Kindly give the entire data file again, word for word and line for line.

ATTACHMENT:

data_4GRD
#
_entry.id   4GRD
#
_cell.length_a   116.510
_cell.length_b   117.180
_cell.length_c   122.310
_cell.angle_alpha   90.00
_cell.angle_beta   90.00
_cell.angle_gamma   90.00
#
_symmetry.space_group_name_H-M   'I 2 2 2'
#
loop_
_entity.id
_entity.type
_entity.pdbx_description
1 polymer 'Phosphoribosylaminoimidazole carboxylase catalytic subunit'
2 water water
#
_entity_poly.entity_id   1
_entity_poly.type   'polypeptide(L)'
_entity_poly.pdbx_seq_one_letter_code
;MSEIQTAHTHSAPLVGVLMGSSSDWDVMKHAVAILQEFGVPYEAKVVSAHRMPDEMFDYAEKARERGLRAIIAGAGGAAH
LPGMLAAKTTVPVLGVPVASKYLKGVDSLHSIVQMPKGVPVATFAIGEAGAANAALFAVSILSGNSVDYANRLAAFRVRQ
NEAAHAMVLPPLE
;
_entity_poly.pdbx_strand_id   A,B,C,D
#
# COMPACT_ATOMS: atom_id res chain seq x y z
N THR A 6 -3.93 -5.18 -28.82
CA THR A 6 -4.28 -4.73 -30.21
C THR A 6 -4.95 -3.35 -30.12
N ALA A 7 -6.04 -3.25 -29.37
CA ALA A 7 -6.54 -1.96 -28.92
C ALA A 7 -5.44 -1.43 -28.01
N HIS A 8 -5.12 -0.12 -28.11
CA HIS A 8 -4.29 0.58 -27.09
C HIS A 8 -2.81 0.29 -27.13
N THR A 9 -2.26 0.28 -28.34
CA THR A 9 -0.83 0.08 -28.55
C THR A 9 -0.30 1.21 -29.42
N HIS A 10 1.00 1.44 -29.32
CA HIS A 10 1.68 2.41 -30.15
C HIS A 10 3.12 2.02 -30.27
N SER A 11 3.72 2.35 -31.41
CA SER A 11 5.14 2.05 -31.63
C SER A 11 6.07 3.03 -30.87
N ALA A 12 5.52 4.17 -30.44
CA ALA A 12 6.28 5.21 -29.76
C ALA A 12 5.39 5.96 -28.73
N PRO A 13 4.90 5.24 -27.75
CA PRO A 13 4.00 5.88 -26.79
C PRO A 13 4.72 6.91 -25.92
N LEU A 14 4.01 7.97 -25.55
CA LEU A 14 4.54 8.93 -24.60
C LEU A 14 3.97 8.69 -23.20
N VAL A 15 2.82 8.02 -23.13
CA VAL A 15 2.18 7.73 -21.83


data_4GRD
#
_entry.id   4GRD
#
_cell.length_a   116.510
_cell.length_b   117.180
_cell.length_c   122.310
_cell.angle_alpha   90.00
_cell.angle_beta   90.00
_cell.angle_gamma   90.00
#
_symmetry.space_group_name_H-M   'I 2 2 2'
#
loop_
_entity.id
_entity.type
_entity.pdbx_description
1 polymer 'Phosphoribosylaminoimidazole carboxylase catalytic subunit'
2 water water
#
_entity_poly.entity_id   1
_entity_poly.type   'polypeptide(L)'
_entity_poly.pdbx_seq_one_letter_code
;MSEIQTAHTHSAPLVGVLMGSSSDWDVMKHAVAILQEFGVPYEAKVVSAHRMPDEMFDYAEKARERGLRAIIAGAGGAAH
LPGMLAAKTTVPVLGVPVASKYLKGVDSLHSIVQMPKGVPVATFAIGEAGAANAALFAVSILSGNSVDYANRLAAFRVRQ
NEAAHAMVLPPLE
;
_entity_poly.pdbx_strand_id   A,B,C,D
#
# COMPACT_ATOMS: atom_id res chain seq x y z
N THR A 6 -3.93 -5.18 -28.82
CA THR A 6 -4.28 -4.73 -30.21
C THR A 6 -4.95 -3.35 -30.12
N ALA A 7 -6.04 -3.25 -29.37
CA ALA A 7 -6.54 -1.96 -28.92
C ALA A 7 -5.44 -1.43 -28.01
N HIS A 8 -5.12 -0.12 -28.11
CA HIS A 8 -4.29 0.58 -27.09
C HIS A 8 -2.81 0.29 -27.13
N THR A 9 -2.26 0.28 -28.34
CA THR A 9 -0.83 0.08 -28.55
C THR A 9 -0.30 1.21 -29.42
N HIS A 10 1.00 1.44 -29.32
CA HIS A 10 1.68 2.41 -30.15
C HIS A 10 3.12 2.02 -30.27
N SER A 11 3.72 2.35 -31.41
CA SER A 11 5.14 2.05 -31.63
C SER A 11 6.07 3.03 -30.87
N ALA A 12 5.52 4.17 -30.44
CA ALA A 12 6.28 5.21 -29.76
C ALA A 12 5.39 5.96 -28.73
N PRO A 13 4.90 5.24 -27.75
CA PRO A 13 4.00 5.88 -26.79
C PRO A 13 4.72 6.91 -25.92
N LEU A 14 4.01 7.97 -25.55
CA LEU A 14 4.54 8.93 -24.60
C LEU A 14 3.97 8.69 -23.20
N VAL A 15 2.82 8.02 -23.13
CA VAL A 15 2.18 7.73 -21.83